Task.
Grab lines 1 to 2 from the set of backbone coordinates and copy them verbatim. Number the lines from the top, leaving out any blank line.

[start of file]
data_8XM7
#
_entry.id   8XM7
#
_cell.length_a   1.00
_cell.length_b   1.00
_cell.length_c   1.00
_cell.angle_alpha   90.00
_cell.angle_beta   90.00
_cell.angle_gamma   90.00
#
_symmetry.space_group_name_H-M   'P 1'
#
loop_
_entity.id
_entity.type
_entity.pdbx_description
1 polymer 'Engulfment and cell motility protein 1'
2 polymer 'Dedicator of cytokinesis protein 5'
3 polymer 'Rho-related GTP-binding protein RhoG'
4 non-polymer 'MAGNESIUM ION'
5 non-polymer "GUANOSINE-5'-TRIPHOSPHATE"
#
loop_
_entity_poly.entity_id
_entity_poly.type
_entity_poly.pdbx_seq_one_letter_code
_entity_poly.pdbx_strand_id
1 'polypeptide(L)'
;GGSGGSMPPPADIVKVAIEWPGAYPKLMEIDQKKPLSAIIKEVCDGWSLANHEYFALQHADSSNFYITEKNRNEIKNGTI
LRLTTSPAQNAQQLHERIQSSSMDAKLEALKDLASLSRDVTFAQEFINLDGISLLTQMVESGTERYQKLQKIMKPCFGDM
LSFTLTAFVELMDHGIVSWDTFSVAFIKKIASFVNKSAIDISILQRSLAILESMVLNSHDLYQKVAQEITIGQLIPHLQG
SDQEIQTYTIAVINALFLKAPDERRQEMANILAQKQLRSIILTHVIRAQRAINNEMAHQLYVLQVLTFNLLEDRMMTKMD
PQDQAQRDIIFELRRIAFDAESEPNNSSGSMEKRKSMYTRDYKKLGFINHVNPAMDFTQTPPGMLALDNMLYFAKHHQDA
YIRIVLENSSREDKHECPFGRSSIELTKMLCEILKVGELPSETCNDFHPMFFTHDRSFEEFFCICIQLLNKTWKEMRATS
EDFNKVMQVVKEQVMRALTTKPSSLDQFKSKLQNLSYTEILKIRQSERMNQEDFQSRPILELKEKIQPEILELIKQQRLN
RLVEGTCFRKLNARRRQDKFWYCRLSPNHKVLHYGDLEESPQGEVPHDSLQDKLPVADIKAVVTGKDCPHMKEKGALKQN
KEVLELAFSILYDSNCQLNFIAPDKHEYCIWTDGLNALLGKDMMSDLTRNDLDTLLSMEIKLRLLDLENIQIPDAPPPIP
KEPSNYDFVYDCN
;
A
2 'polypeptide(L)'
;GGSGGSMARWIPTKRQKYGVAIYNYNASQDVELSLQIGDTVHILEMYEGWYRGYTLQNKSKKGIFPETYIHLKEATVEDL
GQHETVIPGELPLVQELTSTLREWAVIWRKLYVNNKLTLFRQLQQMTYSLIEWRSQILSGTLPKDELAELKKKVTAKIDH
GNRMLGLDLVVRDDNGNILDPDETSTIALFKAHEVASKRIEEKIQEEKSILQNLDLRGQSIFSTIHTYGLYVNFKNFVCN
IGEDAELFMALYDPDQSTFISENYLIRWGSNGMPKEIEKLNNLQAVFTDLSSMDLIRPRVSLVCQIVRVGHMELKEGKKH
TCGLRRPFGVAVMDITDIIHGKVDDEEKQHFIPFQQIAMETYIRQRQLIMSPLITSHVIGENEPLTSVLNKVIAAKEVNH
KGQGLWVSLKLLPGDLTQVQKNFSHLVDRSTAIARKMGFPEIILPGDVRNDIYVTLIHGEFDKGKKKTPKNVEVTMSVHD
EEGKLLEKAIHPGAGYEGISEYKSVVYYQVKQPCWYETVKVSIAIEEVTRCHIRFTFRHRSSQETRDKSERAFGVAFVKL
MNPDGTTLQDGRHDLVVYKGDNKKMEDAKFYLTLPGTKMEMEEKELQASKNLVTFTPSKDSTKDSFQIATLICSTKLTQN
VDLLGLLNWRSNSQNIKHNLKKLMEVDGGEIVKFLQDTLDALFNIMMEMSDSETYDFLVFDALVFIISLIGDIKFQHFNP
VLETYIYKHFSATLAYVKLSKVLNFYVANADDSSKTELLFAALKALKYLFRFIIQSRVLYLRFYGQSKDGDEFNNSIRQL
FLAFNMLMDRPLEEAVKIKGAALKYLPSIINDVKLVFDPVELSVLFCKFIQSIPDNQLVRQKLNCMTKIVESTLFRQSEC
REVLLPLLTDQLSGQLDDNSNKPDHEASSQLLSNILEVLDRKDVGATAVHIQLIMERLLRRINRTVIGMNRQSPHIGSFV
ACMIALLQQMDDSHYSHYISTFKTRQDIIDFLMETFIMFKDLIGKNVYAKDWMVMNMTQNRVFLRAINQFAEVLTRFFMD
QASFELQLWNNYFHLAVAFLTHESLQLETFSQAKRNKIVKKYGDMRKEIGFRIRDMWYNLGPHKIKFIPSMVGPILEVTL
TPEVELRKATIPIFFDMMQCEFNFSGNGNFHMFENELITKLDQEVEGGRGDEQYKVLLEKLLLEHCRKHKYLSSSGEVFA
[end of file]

data_8XM7
#